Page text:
On February 14, 1966 Asuncion Enverga asked leave to intervene in the case and to be substituted as party-plaintiff, alleging that she was already the registered owner of the property in question. The defendants opposed the motion and at the same time asked the court to cite the plaintiff's counsel for contempt for having recommended the award to Enverga, knowing that the case was sub judice.

The court denied both the motion for intervention and the motion for contempt.

On December 23, 1966 the case was finally heard on the merits and by agreement of the parties the Deputy Clerk of Court was delegated to receive the evidence. On April 27, 1967 the trial court rendered its decision, upholding the plaintiff's rights to the possession of the lot in question. Said the court:

The evidence on record shows that plaintiff is the registered owner of the lot in question which was admitted by the defendant; that the lot involved therein has already been awarded to one Asuncion Enverga and title thereto has been issued to her; and, that the defendants being the actual occupants of the premises in question claimed preferential and priority right to purchase the same.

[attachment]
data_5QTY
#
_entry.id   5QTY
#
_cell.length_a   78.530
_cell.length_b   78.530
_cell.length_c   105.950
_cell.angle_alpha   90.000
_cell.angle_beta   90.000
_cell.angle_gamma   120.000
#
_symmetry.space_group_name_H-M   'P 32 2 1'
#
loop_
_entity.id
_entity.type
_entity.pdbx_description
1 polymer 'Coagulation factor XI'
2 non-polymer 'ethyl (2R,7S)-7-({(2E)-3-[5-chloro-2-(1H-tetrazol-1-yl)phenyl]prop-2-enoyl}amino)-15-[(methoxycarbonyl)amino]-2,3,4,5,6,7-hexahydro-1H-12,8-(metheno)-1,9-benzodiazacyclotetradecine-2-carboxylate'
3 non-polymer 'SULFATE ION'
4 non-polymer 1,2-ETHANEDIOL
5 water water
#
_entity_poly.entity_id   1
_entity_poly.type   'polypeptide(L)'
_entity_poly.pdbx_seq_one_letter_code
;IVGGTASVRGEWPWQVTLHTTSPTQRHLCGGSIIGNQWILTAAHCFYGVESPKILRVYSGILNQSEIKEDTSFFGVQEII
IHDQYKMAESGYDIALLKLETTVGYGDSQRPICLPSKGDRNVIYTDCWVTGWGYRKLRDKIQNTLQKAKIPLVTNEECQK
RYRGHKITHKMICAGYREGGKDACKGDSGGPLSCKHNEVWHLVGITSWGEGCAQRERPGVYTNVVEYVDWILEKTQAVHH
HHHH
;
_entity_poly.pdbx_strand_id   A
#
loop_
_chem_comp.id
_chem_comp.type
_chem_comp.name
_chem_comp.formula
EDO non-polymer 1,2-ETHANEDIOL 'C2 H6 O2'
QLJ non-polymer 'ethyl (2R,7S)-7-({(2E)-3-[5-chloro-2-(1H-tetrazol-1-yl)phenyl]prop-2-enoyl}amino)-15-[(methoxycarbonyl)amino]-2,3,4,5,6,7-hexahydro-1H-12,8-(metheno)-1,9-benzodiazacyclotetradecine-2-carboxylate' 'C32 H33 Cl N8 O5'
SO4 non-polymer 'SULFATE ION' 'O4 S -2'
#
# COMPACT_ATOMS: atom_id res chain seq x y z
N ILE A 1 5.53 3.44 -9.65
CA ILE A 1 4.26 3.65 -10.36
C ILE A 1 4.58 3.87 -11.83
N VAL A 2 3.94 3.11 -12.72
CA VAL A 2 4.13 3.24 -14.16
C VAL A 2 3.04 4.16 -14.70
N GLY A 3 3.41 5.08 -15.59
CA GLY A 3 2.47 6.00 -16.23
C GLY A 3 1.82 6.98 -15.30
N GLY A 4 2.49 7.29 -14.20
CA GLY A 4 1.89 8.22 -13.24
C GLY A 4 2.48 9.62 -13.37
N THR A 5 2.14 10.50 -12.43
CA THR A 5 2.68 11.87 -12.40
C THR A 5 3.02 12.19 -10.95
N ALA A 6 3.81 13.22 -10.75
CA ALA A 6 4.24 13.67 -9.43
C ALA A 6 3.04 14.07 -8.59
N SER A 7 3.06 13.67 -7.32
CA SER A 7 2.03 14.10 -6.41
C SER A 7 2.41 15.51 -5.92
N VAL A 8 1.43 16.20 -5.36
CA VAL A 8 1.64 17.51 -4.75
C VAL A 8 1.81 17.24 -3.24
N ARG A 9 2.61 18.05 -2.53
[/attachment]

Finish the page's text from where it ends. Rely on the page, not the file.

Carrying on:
Under the facts of this case, the Court believes and is of the opinion that the plaintiff's right should be upheld and maintained. The defendant's claim of preferential right to have the lot in question is untenable. Having admitted that they are mere squatters on the lot in question defendants loses (sic) their action in view of the ruling laid down by the Supreme Court (should be Court of Appeals) in Bagano vs. PHHC, et al., CA-G.R. No. 32086-R, October 9, 1964

... There is no law that assured to an occupant of land belonging to another a preferential right to buy the land. Occupation is not one of the modes of acquisition of real property recognized by law. Assuming that the plaintiff did file an application to purchase, this fact did not vest in him the right to purchase. The plaintiff did not acquire or obtain the consent of the PHHC to occupy the land. ... The plaintiff is in the category of a mere squatter, and as such has acquired no rights over the land.

Another compelling reason why the Court could not now undo what the plaintiff has done is due to the fact that the property in question is now titled in the name of the awardee, Asuncion Enverga, since July 31, 1964 and was not included as one of the parties in this action.

The decisive issue here is whether under the facts of this case PHHC is entitled to recover possession of the disputed lot from the defendants on the ground that they entered the same as squatters, that is, without the plaintiff's consent. It bears repeating in this connection that according to the plaintiff's own investigators the defendants were "bona fide squatters since 1949 and introduced improvements therein ... and that their names were included in the list of bona fide squatters during the census by the PHHC (in 1957)."